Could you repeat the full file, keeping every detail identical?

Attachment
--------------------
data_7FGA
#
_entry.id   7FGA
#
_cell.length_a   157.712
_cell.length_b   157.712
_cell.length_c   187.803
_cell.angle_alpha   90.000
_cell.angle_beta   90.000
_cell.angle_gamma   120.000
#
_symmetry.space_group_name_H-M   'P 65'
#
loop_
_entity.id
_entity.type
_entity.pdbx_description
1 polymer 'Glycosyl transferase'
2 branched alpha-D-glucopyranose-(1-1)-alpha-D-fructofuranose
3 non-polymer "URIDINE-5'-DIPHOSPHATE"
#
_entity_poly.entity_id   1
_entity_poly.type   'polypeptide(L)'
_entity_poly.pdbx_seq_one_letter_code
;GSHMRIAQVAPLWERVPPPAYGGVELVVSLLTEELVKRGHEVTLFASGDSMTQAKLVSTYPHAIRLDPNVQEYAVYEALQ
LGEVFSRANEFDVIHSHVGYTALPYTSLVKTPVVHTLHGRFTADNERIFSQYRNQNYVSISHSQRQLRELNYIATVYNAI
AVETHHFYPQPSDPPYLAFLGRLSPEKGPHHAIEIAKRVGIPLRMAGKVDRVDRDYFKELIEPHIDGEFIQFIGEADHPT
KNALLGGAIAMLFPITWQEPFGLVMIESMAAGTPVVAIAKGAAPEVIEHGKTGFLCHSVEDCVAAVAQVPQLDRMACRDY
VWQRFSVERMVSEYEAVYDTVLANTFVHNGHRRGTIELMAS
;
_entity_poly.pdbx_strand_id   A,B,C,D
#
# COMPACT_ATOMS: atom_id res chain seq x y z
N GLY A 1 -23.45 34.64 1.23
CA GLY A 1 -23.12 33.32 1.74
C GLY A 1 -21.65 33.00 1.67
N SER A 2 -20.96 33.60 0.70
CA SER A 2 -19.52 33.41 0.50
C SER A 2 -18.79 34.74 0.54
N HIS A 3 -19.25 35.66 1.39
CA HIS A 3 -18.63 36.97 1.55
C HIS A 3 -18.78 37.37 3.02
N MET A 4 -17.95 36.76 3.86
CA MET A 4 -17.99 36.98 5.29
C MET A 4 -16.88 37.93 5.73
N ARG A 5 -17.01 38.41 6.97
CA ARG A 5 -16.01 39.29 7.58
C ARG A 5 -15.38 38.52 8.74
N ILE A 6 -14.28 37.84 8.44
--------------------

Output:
data_7FGA
#
_entry.id   7FGA
#
_cell.length_a   157.712
_cell.length_b   157.712
_cell.length_c   187.803
_cell.angle_alpha   90.000
_cell.angle_beta   90.000
_cell.angle_gamma   120.000
#
_symmetry.space_group_name_H-M   'P 65'
#
loop_
_entity.id
_entity.type
_entity.pdbx_description
1 polymer 'Glycosyl transferase'
2 branched alpha-D-glucopyranose-(1-1)-alpha-D-fructofuranose
3 non-polymer "URIDINE-5'-DIPHOSPHATE"
#
_entity_poly.entity_id   1
_entity_poly.type   'polypeptide(L)'
_entity_poly.pdbx_seq_one_letter_code
;GSHMRIAQVAPLWERVPPPAYGGVELVVSLLTEELVKRGHEVTLFASGDSMTQAKLVSTYPHAIRLDPNVQEYAVYEALQ
LGEVFSRANEFDVIHSHVGYTALPYTSLVKTPVVHTLHGRFTADNERIFSQYRNQNYVSISHSQRQLRELNYIATVYNAI
AVETHHFYPQPSDPPYLAFLGRLSPEKGPHHAIEIAKRVGIPLRMAGKVDRVDRDYFKELIEPHIDGEFIQFIGEADHPT
KNALLGGAIAMLFPITWQEPFGLVMIESMAAGTPVVAIAKGAAPEVIEHGKTGFLCHSVEDCVAAVAQVPQLDRMACRDY
VWQRFSVERMVSEYEAVYDTVLANTFVHNGHRRGTIELMAS
;
_entity_poly.pdbx_strand_id   A,B,C,D
#
# COMPACT_ATOMS: atom_id res chain seq x y z
N GLY A 1 -23.45 34.64 1.23
CA GLY A 1 -23.12 33.32 1.74
C GLY A 1 -21.65 33.00 1.67
N SER A 2 -20.96 33.60 0.70
CA SER A 2 -19.52 33.41 0.50
C SER A 2 -18.79 34.74 0.54
N HIS A 3 -19.25 35.66 1.39
CA HIS A 3 -18.63 36.97 1.55
C HIS A 3 -18.78 37.37 3.02
N MET A 4 -17.95 36.76 3.86
CA MET A 4 -17.99 36.98 5.29
C MET A 4 -16.88 37.93 5.73
N ARG A 5 -17.01 38.41 6.97
CA ARG A 5 -16.01 39.29 7.58
C ARG A 5 -15.38 38.52 8.74
N ILE A 6 -14.28 37.84 8.44